RP95757. Bronze AE 13, RPC Online I 2275 corr. (says star vice lituus, 3 of 4 photographed specimens have lituus); BMC Mysia p. 87, 78, aF, porous, rough, tight flan, weight 2.102 g, maximum diameter 13.3 mm, die axis 0o, Lampsakos (Lapseki, Turkey) mint, 16 Jan 27 B.C. - 19 Aug 14 A.D.; obverse CEBACTOY, laureate head of Augustus right, lituus before; reverse ΛAMΨAK (counterclockwise around outwardly), ithyphallic Priapus standing left, right hand raised, left hand on hip; rare; $80.00 SALE |PRICE| $72.00


Lampsakos, Mysia, c. 500 - 450 B.C

|Lampsakos|, |Lampsakos,| |Mysia,| |c.| |500| |-| |450| |B.C||tetrobol|NEW
Lampsakos was founded by Greek colonists from Phocaea in the 6th century B.C. Soon afterward it became a main competitor of Miletus, controlling the trade roots in the Dardanelles. During the 6th and 5th centuries B.C., Lampsacus was successively dominated by Lydia, Persia, Athens, and Sparta. Artaxerxes I assigned it to Themistocles with the expectation that the city supply the Persian king with its famous wine. When Lampsacus joined the Delian League after the battle of Mycale in 479 B.C., it paid a tribute of twelve talents, a testimony to its wealth.
GA97015. Silver tetrobol, SNG BnF 1116; SNG Ashmolean 648; Baldwin Lampsakos pl. V, 2; Waddington 871, aVF, toned, tight flan, scratches, weight 2.192 g, maximum diameter 9.8 mm, Lampsakos (Lapseki, Turkey) mint, c. 500 - 450 B.C; obverse forepart of a Pegasos right; reverse quadripartite incuse square; scarce; $80.00 SALE |PRICE| $72.00


Maximian, 286 - 305, 306 - 308, and 310 A.D.

|Maximian|, |Maximian,| |286| |-| |305,| |306| |-| |308,| |and| |310| |A.D.||antoninianus|NEW
Maximian was emperor of the West in the Tetrarchy, abdicating with Diocletian in 305. In 306 he resumed the throne with his son Maxentius but was again forced to abdicate in 308. He took the throne again in 310 but this time he was defeated by Constantine the Great and forced to commit suicide.
RL94879. Billon antoninianus, Hunter IV 53 (also 4th officina), SRCV IV 13115, Cohen VI 53, RIC V-2 607 var. (no dot exergue), VF, highlighting desert patina, full border obv., small spot of corrosion on obv., rev. die wear, rev. slightly off center, weight 3.883 g, maximum diameter 22.6 mm, die axis 180o, 4th officina, Cyzicus (Kapu Dagh, Turkey) mint, c. 292 - 294 A.D.; obverse IMP C M A MAXIMIANVS P F AVG, radiate and cuirassed bust right, seen from behind; reverse CONCORDIA MILITVM (harmony with the soldiers), Maximianus standing right, holding scepter and receiving Victory on globe from Jupiter standing left, holding long scepter, ∆ between them, XXI• in exergue; from the Ray Nouri Collection; $65.00 SALE |PRICE| $58.50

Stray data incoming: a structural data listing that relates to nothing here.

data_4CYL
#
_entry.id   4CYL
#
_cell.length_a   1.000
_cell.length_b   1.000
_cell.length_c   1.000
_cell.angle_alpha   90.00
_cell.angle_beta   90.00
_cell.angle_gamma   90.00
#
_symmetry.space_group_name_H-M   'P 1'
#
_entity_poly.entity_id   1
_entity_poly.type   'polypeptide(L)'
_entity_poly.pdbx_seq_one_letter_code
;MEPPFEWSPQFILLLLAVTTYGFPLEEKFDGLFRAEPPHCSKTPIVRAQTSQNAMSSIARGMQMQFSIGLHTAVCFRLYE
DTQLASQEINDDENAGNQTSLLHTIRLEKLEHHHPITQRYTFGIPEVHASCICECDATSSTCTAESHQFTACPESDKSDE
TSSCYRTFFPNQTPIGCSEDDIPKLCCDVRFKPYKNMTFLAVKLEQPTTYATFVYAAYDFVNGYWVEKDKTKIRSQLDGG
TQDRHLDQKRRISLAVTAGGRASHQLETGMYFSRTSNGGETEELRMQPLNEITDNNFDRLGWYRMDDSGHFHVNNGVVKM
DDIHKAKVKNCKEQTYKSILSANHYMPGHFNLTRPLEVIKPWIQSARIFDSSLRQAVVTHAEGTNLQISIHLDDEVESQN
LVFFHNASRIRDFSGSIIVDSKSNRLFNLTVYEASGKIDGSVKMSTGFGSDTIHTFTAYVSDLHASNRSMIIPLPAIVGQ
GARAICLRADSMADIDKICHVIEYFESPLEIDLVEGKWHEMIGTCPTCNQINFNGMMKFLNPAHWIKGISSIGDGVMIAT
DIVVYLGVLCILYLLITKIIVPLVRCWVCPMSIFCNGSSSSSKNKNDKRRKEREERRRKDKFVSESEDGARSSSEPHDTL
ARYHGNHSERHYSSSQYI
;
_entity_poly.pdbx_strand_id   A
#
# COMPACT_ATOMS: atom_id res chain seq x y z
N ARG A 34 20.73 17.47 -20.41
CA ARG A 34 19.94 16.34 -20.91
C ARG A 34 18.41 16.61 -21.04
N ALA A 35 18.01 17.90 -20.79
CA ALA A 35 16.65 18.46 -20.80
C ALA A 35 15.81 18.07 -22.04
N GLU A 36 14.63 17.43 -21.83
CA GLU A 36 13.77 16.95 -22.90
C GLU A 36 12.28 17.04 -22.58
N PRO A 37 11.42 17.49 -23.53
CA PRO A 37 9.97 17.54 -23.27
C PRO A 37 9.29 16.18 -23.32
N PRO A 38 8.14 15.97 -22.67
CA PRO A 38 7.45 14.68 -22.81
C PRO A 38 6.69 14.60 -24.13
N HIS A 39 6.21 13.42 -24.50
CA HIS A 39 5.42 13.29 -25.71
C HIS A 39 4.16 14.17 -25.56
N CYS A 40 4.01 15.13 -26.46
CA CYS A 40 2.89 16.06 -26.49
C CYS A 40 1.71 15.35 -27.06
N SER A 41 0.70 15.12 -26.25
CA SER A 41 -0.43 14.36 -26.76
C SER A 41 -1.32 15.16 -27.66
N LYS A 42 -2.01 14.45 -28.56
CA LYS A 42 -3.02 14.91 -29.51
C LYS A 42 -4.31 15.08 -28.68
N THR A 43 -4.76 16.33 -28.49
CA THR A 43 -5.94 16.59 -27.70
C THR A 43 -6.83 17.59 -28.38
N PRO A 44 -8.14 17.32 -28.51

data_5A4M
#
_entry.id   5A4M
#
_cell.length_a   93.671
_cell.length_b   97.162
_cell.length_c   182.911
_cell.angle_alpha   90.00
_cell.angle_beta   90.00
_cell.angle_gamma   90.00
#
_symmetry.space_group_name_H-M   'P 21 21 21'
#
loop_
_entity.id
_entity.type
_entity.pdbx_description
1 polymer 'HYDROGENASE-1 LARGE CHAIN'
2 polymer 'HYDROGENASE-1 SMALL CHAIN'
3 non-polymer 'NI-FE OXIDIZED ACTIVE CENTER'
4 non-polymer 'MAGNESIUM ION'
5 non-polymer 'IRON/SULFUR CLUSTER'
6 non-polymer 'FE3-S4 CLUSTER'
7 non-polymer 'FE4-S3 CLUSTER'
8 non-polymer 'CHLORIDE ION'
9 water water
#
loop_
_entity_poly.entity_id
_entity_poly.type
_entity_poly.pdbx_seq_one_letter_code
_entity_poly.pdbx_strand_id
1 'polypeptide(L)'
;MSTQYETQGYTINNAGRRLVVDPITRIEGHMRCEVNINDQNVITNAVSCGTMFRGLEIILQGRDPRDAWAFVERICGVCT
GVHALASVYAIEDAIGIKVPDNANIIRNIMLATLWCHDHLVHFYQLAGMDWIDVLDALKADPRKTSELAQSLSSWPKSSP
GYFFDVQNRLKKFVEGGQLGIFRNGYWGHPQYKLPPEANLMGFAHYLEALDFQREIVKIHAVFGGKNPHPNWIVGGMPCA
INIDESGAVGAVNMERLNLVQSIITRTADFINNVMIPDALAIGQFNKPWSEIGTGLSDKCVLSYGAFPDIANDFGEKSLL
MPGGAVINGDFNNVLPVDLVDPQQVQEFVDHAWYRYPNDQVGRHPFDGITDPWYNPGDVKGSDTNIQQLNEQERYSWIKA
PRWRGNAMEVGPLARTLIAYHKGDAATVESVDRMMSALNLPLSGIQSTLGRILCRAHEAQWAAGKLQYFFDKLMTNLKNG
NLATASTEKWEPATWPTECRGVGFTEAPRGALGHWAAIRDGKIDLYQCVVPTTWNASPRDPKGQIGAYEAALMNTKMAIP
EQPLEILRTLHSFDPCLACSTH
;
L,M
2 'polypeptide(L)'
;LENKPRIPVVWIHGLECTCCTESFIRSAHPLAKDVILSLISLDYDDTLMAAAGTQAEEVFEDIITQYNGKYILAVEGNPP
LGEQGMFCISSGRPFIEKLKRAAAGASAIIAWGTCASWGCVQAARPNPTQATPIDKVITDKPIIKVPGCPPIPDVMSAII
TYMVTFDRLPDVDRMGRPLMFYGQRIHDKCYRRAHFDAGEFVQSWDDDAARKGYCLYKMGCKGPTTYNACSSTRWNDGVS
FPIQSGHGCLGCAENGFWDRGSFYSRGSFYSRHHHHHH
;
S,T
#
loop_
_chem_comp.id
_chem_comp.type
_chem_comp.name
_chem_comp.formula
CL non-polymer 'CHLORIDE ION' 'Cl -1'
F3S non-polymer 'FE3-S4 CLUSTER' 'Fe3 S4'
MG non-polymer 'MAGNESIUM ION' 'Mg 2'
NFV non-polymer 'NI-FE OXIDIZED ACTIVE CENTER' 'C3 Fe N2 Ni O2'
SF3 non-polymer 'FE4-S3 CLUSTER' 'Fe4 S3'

Pergamon, Mysia, 114 - 116 A.D.

|Pergamon|, |Pergamon,| |Mysia,| |114| |-| |116| |A.D.||AE| |18|
Pergamon, Mysia was the church that needed to repent (Revelation 2:16). According to Christian teaching and tradition, Pergamum is where Satan dwells, where his throne is, and the first bishop of Pergamon, Antipas, was martyred there c. 92 A.D. (Revelation 2:13)
RP97862. Bronze AE 18, RPC Online III 1725; BMC Mysia p. 135, 216; SNGvA 1387, F, dark patina, broad flan, scratches, rough, weight 3.535 g, maximum diameter 17.7 mm, die axis 180o, Pergamon (Bergama, Turkey) mint, strategos Ti. Cl. Meilatos, 114 - 116 A.D.; obverse ΘEON CYNKΛHTON, draped bust of the Roman Senate right, (magistrate's monogram) lower right; reverse ΘEAN PΩMHN, turreted and draped bust of Roma right; $60.00 SALE |PRICE| $54.00


Pergamon, Mysia, c. 310 - 284 B.C.

|Pergamon|, |Pergamon,| |Mysia,| |c.| |310| |-| |284| |B.C.||AE| |16|
Pergamon, Mysia was located to the northwest of the modern city of Bergama, Turkey, 16 miles (26 km) from the Aegean Sea on a promontory on the north side of the Caicus (Bakircay) River. It was the capital of the Kingdom of Pergamon under the Attalid dynasty, 281-133 B.C. Pergamon is cited in the book of Revelation as one of the seven churches of Asia.
GB95289. Bronze AE 16, SNG BnF 1568 ff., SNG Cop 331 var. (ethnic below), SNGvA -, BMC Mysia -, F, green patina, scratches, porosity, pitting, encrustations, weight 3.864 g, maximum diameter 16.1 mm, die axis 90o, Pergamon (Bergama, Turkey) mint, c. 310 - 284 B.C.; obverse head of Athena right, wearing crested Corinthian helmet; reverse head and neck of bull right, monogram right, ΠEPΓA above, thunderbolt below; $45.00 SALE |PRICE| $40.50










REFERENCES|